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Kontrast Disl
Seminar: Room-temperature quantum optomechanics and the development of a mechanical quantum memory for single photons Dr. Nenad Kralj
Institute for Gravitational Physics, Leibniz Universität Hannover
18.12.2023. u 14:00h
Institute of Physics, 1st wing lecture hall and Zoom

Optomechanics [1] is a relatively new branch of physics, which studies the interaction of light and mechanical objects. Its beginnings are related to studying the limits of stability of interferometric gravitational wave detectors. Owing to the ever better understanding of optomechanical  principles and the advancements in fabricating high-quality nanomechanical oscillators, optomechanical systems are nowadays among the best sensors of small displacements and forces, while also setting a benchmark for fundamental tests of quantum mechanics, as well as showing great potential for a variety of quantum applications. To begin today’s lecture, I will give a brief overview of the aforementioned basic optomechanical principles and phenomena, such as the so-called optical sideband cooling and optomechanically induced transparency (OMIT). This introduction will also serve to explain the figures of merit and main challenges in improving the performance of optomechanical systems, as required for the transition from cryogenic operation to working at room temperature. The latter is of particular interest in the community as doing away with the necessity for cryogenic cooling should further facilitate the spread of optomechanical quantum technologies. In the following, I will show the results of sideband cooling a novel mechanical oscillator (the so-called soft-clamped membrane), with a record-low phonon occupancy in a single vibrational mode at room temperature (30 phonons) [2]. I will also explain how OMIT can be used to store individual photons, i.e. to develop a mechanical quantum memory for said photons. Our results with short optical pulses suggest that OMIT-based quantum memories employing a soft-clamped membrane would exhibit record coherence time and storage efficiency among optomechanical systems [3]. I will dedicate the very end of the lecture to something slightly different, namely trefoil knots and non-commutativity of braids in the spectra of non-Hermitian operators, which we have experimentally demonstrated for the first time, using a standard optomechanical system [4].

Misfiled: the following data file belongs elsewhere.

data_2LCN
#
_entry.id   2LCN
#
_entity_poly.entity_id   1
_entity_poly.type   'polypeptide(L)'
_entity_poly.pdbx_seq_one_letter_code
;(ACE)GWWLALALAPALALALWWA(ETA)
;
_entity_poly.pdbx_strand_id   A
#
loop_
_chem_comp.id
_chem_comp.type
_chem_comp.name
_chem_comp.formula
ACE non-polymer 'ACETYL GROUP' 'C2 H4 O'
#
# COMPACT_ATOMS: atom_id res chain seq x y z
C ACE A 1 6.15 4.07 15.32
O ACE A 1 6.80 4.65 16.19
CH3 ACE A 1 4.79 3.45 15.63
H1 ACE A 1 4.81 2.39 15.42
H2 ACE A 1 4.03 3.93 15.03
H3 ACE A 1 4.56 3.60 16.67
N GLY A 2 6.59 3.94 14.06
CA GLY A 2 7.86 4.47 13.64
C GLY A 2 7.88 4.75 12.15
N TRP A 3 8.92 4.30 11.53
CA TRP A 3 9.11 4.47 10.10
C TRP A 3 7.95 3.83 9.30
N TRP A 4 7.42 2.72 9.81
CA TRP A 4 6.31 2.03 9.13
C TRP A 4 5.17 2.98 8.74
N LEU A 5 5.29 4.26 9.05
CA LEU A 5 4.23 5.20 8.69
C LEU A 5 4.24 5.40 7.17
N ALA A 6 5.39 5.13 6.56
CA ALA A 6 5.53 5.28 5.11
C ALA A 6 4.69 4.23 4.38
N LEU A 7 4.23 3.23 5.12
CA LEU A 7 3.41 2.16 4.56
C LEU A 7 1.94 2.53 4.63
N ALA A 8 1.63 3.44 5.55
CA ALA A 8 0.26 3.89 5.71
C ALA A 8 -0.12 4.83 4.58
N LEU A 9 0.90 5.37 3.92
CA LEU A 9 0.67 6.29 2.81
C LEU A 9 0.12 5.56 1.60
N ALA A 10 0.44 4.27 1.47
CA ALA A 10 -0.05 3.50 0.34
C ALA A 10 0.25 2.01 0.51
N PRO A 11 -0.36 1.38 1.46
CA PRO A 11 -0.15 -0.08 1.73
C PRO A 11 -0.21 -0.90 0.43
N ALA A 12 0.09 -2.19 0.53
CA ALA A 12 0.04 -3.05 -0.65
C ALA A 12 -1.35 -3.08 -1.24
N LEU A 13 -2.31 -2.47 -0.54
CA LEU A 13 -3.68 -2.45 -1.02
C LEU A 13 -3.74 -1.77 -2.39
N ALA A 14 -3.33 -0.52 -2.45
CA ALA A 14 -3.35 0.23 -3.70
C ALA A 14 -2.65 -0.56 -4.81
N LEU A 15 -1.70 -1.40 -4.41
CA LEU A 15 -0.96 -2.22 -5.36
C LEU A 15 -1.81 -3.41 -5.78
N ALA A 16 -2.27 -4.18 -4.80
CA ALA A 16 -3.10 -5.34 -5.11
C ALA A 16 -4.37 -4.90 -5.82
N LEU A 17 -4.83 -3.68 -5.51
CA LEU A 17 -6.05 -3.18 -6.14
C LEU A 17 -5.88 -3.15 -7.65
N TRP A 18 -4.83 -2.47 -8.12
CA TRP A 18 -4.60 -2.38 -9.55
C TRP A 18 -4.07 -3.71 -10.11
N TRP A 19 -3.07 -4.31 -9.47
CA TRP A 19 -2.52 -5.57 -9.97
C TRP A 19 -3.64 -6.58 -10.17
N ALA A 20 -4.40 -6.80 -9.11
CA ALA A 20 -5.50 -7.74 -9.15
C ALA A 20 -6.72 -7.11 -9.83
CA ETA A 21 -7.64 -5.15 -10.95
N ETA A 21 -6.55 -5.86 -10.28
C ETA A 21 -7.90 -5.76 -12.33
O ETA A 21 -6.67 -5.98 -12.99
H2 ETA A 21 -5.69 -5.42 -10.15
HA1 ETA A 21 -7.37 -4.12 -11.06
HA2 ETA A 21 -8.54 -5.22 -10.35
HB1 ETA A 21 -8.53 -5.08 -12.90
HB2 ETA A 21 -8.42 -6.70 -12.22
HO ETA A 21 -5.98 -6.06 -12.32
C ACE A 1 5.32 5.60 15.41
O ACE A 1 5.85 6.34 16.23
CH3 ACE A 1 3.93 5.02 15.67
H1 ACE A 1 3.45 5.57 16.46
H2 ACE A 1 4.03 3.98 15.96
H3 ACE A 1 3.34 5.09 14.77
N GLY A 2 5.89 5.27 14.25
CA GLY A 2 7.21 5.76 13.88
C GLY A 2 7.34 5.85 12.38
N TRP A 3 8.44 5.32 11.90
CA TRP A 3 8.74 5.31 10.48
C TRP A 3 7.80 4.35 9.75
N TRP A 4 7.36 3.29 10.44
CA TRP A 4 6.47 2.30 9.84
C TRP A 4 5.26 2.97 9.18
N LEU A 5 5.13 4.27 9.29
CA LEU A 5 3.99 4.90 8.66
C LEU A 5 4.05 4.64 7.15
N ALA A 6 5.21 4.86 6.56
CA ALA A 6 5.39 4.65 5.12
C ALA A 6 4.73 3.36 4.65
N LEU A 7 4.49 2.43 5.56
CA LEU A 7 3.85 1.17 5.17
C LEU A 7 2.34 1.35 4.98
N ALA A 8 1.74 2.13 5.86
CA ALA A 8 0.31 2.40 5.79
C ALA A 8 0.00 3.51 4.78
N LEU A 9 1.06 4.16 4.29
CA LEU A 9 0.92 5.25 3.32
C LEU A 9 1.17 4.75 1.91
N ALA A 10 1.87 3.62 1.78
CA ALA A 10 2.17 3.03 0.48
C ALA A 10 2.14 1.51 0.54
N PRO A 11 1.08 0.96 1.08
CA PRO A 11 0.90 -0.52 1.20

[1] M. Aspelmeyer, T. J. Kippenberg and F. Marquardt. “Cavity optomechanics”. Rev. Mod. Phys. 86 (December 4, 2014), p. 1391–1452. DOI: 10.1103/RevModPhys.86.1391. URL: https://link.aps.org/doi/10.1103/RevModPhys.86.1391.

[2] S. A. Saarinen, N. Kralj, E. C. Langman, Y. Tsaturyan and A. Schliesser. “Laser cooling a membrane-in-the-middle system close to the quantum ground state from room temperature”. Optica 10.3 (March 2023), p. 364–372. DOI: 10.1364/OPTICA.468590. URL: https://opg.optica.org/optica/abstract.cfm?URI=optica-10-3-364.

[3] M. Bjerregaard Kristensen, N. Kralj, E. Langman and A. Schliesser. “A Long-lived and Efficient Optomechanical Memory for Light”. 2023. arXiv: 2308.05206 [quant-ph].

[4] Y. S. S. Patil, J. Höller, P. A. Henry, C. Guria, Y. Zhang, L. Jiang, N. Kralj, N. Read, and J. G. E. Harris. “Measuring the knot of non-Hermitian degeneracies and non-commuting braids”. Nature 607.7918 (July 2022), p. 271–275. ISSN: 1476-4687. DOI: 10.1038/s41586-022-04796-w. URL: https://doi.org/10.1038/s41586-022-04796-w

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Meeting ID: 508 144 0931 

Seminar hostsNeven Šantić i Matija Čulo

IF Ⓒ 2017